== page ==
The Andrews Opera House

In the late evening on a Monday night in 1909, flames engulfed nearly an entire city block in LaCrosse. Among the buildings destroyed was the Andrews Opera House. All that was salvaged from the opera house were a couple of reels of film and an Edison Picture Machine. “Judge” James E. Andrews, prominent La Crosse businessman spearheaded the construction of a new opera house. A corporation was formed, stock was sold, and within a few months a new building was under construction.

First Opera House 1909 In the spring of 1910, the new facility was completed. It was located on the northeast corner of Eighth and Elm Streets, one block west of the Main Street business district. The building was a two-level brick structure fifty feet in width and seventy-five feet in length. It featured an auditorium with a proscenium stage, ground and upper-level seating, dressing rooms, storage areas and a lobby. A loft above the stage provided ample clearance for large props and backdrops. The opera house was lighted throughout with electricity and could seat up to 1,000 patrons. The total cost of the structure was $12,500. The LaCrosse Republican called it "no doubt the best playhouse on the Missouri Pacific road between Salina and Pueblo." People of the day could hardly believe that this magnificent facility had arisen out of a tragedy that had happened less than one year before. The first performance, "St. Elmo", was held on April 25 of that year, nearly one year to the day from the date of the catastrophic fire.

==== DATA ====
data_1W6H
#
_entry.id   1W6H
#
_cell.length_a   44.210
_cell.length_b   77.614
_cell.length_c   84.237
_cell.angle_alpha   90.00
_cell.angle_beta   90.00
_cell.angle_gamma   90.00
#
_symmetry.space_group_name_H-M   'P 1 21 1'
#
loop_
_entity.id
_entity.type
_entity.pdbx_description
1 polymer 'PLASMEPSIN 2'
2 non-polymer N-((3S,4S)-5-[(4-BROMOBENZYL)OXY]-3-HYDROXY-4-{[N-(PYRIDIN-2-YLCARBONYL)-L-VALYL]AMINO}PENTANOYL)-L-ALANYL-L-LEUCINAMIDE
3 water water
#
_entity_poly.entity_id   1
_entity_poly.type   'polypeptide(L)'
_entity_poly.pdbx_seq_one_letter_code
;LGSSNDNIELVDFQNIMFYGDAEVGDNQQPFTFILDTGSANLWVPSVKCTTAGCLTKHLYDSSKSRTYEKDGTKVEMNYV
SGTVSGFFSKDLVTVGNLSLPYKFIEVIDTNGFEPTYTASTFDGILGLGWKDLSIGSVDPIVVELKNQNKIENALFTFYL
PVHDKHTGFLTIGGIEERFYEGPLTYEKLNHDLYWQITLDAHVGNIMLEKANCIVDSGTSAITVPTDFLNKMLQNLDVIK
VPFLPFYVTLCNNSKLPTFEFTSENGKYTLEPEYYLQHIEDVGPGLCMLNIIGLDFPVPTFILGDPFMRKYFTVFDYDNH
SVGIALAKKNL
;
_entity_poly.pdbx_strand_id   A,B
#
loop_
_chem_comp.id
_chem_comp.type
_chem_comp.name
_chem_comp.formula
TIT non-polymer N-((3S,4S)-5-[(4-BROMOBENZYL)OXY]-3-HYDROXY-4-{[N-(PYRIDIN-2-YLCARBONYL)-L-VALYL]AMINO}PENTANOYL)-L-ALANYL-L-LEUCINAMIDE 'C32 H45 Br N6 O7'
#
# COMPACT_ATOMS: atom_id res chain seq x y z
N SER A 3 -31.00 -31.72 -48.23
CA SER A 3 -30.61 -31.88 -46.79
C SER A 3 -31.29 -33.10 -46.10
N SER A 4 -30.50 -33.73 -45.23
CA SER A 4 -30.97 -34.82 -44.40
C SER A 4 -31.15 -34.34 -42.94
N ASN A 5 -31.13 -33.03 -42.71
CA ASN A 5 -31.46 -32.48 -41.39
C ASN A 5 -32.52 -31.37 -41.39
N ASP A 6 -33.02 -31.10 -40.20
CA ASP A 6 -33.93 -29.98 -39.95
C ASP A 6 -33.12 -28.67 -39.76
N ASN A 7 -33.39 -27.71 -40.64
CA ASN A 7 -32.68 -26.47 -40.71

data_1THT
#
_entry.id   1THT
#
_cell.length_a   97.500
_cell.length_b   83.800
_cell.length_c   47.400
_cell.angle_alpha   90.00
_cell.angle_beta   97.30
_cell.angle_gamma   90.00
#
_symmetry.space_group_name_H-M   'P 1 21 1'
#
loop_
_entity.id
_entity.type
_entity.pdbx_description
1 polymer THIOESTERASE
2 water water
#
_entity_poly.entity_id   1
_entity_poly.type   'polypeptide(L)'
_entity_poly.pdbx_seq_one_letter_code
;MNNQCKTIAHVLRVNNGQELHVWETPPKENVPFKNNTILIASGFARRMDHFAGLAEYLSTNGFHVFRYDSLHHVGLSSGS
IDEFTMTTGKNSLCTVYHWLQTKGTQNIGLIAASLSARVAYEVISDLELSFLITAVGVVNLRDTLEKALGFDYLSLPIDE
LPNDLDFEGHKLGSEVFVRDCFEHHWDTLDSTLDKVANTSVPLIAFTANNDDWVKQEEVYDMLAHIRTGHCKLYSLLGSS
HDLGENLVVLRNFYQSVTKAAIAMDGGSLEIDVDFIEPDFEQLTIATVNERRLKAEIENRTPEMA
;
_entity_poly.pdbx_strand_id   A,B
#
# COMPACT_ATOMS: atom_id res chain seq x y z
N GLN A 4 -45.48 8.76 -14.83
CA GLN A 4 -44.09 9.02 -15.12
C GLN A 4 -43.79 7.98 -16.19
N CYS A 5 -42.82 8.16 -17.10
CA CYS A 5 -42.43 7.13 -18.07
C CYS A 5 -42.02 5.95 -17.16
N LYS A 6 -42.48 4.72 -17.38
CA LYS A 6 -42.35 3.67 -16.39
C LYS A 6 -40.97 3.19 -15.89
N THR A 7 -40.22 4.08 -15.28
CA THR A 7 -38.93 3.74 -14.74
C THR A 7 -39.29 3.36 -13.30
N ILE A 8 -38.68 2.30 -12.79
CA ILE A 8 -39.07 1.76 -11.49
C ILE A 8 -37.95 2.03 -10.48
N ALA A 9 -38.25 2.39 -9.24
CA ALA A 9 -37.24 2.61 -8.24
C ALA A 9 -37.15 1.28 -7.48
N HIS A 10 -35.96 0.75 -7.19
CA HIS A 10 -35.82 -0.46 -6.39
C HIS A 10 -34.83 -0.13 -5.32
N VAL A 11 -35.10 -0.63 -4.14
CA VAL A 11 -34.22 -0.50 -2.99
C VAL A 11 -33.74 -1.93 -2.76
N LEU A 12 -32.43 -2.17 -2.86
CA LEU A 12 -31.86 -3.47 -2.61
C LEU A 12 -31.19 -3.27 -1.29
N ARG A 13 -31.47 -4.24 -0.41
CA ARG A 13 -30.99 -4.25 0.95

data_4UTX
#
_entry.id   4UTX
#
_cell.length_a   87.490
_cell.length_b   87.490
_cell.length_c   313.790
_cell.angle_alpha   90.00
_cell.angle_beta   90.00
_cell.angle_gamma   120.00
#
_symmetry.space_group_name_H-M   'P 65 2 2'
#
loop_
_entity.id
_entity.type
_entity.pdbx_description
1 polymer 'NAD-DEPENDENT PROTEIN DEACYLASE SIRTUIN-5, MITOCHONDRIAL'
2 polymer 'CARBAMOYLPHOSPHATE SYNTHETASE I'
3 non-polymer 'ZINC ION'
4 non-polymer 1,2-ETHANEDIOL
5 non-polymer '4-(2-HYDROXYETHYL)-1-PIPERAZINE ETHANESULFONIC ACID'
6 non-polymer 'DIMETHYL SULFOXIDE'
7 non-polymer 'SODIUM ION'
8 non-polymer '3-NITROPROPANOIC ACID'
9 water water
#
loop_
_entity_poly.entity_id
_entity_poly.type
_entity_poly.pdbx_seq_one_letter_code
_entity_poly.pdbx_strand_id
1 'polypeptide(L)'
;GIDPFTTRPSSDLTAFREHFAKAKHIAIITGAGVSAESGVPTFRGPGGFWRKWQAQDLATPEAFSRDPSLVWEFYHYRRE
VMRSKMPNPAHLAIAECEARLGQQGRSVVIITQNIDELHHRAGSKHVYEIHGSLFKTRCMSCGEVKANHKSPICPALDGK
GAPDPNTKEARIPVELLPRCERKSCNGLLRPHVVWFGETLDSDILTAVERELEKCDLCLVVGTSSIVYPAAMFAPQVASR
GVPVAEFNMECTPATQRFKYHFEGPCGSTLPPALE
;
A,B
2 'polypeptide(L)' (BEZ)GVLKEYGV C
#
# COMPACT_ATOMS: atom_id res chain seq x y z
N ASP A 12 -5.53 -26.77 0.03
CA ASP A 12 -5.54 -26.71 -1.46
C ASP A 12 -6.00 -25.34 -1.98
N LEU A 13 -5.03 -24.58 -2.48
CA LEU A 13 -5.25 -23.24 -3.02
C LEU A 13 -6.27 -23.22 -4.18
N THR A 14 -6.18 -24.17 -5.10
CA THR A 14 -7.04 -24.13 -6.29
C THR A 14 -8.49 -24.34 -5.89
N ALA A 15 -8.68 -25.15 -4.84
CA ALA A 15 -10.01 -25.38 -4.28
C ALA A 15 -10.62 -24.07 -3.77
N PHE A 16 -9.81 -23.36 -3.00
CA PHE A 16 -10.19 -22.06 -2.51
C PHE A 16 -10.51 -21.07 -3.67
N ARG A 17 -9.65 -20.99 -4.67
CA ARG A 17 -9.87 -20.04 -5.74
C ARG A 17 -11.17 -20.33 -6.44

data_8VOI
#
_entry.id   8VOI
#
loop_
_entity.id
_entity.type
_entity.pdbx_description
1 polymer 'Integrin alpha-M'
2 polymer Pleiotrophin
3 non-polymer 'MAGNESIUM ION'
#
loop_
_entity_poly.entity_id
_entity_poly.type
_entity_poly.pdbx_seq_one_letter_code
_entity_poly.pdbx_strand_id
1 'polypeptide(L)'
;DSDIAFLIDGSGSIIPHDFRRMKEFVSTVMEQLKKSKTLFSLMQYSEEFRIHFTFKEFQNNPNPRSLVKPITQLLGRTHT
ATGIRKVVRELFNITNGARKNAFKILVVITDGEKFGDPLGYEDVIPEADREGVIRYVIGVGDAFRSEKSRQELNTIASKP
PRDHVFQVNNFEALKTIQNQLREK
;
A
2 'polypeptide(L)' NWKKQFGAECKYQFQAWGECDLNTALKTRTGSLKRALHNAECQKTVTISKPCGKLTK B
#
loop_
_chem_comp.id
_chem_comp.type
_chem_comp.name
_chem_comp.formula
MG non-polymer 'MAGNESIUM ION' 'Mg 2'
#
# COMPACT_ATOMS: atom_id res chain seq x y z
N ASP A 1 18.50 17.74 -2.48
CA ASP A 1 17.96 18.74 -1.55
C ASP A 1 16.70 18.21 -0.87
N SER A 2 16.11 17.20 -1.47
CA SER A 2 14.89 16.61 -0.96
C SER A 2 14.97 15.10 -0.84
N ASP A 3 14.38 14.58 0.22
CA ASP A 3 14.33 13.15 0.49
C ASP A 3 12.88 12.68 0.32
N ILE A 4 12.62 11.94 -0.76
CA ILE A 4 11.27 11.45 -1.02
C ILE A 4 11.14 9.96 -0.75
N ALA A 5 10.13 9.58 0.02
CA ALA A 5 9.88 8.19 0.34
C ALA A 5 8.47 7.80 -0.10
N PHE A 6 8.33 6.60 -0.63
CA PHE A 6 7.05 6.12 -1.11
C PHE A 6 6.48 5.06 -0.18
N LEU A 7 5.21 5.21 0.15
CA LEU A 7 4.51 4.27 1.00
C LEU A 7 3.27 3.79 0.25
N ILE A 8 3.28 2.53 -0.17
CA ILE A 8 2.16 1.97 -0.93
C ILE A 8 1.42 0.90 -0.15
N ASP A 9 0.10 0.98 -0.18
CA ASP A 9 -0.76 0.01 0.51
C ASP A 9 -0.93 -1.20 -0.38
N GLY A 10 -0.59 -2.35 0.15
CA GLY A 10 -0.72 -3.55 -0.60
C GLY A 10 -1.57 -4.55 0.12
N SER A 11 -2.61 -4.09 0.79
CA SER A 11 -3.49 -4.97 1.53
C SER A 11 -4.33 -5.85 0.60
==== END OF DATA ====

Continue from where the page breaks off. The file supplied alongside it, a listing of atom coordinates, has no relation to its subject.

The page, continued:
The opera house was operated by a number of different managers over the next 20 years. After a reorganization, the opera house was renamed the La Crosse Theatre. Live performances were regular at first, but with the growing popularity and advancement of the movie industry, motion pictures soon became the primary form of entertainment. On December 5, 1929, "Jerry of Jericho Road", presented by the LaCrosse High School Glee Clubs, was one of the last live performances held in the theatre.